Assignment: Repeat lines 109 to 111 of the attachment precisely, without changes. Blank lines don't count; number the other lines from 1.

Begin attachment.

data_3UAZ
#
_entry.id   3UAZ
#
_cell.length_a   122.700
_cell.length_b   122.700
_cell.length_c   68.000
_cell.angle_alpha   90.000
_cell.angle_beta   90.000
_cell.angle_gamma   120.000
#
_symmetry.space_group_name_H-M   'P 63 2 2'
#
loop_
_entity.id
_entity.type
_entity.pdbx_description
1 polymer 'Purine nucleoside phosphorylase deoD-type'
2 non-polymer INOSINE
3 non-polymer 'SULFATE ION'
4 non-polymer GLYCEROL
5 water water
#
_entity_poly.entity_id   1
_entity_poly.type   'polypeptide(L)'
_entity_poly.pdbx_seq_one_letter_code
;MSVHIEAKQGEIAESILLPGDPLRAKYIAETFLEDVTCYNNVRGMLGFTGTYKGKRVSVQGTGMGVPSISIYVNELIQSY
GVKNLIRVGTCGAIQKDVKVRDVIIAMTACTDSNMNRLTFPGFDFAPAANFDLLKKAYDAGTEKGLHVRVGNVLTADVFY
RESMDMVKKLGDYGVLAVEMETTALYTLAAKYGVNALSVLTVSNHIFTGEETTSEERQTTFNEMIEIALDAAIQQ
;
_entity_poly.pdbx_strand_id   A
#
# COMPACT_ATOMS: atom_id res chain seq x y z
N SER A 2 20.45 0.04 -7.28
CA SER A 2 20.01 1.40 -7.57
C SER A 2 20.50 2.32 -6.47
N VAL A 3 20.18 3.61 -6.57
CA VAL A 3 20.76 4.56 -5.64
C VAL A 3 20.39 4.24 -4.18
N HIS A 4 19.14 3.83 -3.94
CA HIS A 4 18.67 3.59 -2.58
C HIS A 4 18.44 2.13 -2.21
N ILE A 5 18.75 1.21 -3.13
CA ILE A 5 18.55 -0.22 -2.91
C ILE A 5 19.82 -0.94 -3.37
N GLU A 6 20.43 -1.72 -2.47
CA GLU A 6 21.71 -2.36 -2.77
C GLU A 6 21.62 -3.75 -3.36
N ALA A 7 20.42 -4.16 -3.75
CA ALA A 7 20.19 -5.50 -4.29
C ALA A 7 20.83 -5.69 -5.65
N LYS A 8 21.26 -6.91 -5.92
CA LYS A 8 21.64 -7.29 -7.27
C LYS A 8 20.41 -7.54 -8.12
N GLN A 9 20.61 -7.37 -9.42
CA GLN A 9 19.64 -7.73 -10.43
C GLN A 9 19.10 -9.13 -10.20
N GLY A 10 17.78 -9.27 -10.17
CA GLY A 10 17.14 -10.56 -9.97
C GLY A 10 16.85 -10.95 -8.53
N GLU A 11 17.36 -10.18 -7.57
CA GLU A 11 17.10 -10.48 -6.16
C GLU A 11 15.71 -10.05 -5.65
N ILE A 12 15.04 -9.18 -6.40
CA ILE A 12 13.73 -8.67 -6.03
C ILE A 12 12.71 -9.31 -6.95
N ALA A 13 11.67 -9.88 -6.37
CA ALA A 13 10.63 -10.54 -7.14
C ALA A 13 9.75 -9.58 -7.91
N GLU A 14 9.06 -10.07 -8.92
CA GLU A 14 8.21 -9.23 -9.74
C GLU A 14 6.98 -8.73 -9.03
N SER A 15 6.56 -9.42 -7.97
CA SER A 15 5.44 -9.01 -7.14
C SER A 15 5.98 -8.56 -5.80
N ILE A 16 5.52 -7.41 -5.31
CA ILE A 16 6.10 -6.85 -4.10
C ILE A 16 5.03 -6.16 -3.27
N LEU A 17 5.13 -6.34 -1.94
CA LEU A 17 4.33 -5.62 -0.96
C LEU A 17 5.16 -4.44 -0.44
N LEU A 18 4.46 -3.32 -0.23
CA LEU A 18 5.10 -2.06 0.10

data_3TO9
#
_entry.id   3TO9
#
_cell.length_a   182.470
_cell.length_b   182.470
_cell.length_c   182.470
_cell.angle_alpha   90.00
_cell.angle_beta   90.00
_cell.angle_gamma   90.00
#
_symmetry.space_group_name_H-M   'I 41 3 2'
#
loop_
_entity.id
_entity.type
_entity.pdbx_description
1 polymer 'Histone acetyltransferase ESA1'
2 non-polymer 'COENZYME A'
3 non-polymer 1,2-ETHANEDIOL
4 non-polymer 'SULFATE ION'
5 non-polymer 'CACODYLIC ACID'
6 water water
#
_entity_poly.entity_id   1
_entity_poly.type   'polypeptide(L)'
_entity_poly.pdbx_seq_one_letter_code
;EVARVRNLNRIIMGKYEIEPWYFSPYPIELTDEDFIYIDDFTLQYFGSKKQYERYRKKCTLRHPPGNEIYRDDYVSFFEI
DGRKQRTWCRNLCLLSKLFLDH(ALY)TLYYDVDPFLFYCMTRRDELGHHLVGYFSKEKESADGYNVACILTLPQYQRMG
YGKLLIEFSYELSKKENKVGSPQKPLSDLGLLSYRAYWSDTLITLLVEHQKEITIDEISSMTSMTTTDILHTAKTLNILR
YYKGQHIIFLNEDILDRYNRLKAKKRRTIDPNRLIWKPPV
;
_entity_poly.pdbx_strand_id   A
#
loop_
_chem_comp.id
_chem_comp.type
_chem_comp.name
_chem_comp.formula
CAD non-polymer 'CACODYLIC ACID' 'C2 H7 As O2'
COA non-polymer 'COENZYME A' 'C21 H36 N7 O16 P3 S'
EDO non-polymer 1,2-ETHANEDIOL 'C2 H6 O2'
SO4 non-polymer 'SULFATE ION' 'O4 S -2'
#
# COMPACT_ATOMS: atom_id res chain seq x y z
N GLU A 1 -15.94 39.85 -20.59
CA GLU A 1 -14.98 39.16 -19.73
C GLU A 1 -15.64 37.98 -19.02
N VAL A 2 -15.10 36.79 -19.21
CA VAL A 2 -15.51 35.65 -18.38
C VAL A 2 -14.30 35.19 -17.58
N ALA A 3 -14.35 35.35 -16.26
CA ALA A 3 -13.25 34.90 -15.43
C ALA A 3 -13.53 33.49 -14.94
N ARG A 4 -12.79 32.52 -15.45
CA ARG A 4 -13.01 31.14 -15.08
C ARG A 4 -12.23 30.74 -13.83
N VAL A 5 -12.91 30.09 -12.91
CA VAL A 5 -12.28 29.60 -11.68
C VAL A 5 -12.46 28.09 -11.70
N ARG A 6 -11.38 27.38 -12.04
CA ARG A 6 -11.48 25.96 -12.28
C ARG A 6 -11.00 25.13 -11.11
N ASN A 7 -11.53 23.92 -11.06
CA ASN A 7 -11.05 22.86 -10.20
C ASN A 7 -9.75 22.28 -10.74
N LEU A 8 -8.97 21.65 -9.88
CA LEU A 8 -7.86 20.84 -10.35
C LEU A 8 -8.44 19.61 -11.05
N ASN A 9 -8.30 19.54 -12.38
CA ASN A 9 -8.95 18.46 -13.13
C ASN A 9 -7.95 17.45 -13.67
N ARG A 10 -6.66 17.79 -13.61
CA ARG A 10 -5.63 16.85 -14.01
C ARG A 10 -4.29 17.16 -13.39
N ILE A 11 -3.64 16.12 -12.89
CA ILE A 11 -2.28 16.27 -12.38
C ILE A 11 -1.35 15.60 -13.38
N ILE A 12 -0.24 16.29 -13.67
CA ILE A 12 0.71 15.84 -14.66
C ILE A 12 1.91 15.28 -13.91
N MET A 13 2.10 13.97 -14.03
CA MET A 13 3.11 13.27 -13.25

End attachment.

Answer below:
_entity_poly.type   'polypeptide(L)'
_entity_poly.pdbx_seq_one_letter_code
;EVARVRNLNRIIMGKYEIEPWYFSPYPIELTDEDFIYIDDFTLQYFGSKKQYERYRKKCTLRHPPGNEIYRDDYVSFFEI